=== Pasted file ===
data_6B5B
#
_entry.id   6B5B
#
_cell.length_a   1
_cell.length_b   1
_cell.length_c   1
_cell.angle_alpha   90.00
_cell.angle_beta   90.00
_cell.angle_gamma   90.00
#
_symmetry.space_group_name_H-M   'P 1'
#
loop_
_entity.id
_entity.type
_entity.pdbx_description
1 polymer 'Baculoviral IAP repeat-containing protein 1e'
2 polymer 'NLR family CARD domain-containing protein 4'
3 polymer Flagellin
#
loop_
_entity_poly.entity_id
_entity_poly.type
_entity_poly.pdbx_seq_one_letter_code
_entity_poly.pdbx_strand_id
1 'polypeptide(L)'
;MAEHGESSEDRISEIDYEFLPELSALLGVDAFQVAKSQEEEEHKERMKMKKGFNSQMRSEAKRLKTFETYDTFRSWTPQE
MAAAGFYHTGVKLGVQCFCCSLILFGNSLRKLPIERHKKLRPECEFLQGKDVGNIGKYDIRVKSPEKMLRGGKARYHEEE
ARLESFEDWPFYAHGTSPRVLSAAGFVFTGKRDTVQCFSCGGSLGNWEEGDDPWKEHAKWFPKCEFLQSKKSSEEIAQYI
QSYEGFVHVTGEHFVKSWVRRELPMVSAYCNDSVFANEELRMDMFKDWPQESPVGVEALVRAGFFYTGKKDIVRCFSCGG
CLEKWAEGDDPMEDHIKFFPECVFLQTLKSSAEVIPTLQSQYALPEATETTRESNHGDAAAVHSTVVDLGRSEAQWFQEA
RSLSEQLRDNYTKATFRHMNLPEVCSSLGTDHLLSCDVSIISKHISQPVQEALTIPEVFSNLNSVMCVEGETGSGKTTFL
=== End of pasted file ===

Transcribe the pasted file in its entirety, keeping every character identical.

data_6B5B
#
_entry.id   6B5B
#
_cell.length_a   1
_cell.length_b   1
_cell.length_c   1
_cell.angle_alpha   90.00
_cell.angle_beta   90.00
_cell.angle_gamma   90.00
#
_symmetry.space_group_name_H-M   'P 1'
#
loop_
_entity.id
_entity.type
_entity.pdbx_description
1 polymer 'Baculoviral IAP repeat-containing protein 1e'
2 polymer 'NLR family CARD domain-containing protein 4'
3 polymer Flagellin
#
loop_
_entity_poly.entity_id
_entity_poly.type
_entity_poly.pdbx_seq_one_letter_code
_entity_poly.pdbx_strand_id
1 'polypeptide(L)'
;MAEHGESSEDRISEIDYEFLPELSALLGVDAFQVAKSQEEEEHKERMKMKKGFNSQMRSEAKRLKTFETYDTFRSWTPQE
MAAAGFYHTGVKLGVQCFCCSLILFGNSLRKLPIERHKKLRPECEFLQGKDVGNIGKYDIRVKSPEKMLRGGKARYHEEE
ARLESFEDWPFYAHGTSPRVLSAAGFVFTGKRDTVQCFSCGGSLGNWEEGDDPWKEHAKWFPKCEFLQSKKSSEEIAQYI
QSYEGFVHVTGEHFVKSWVRRELPMVSAYCNDSVFANEELRMDMFKDWPQESPVGVEALVRAGFFYTGKKDIVRCFSCGG
CLEKWAEGDDPMEDHIKFFPECVFLQTLKSSAEVIPTLQSQYALPEATETTRESNHGDAAAVHSTVVDLGRSEAQWFQEA
RSLSEQLRDNYTKATFRHMNLPEVCSSLGTDHLLSCDVSIISKHISQPVQEALTIPEVFSNLNSVMCVEGETGSGKTTFL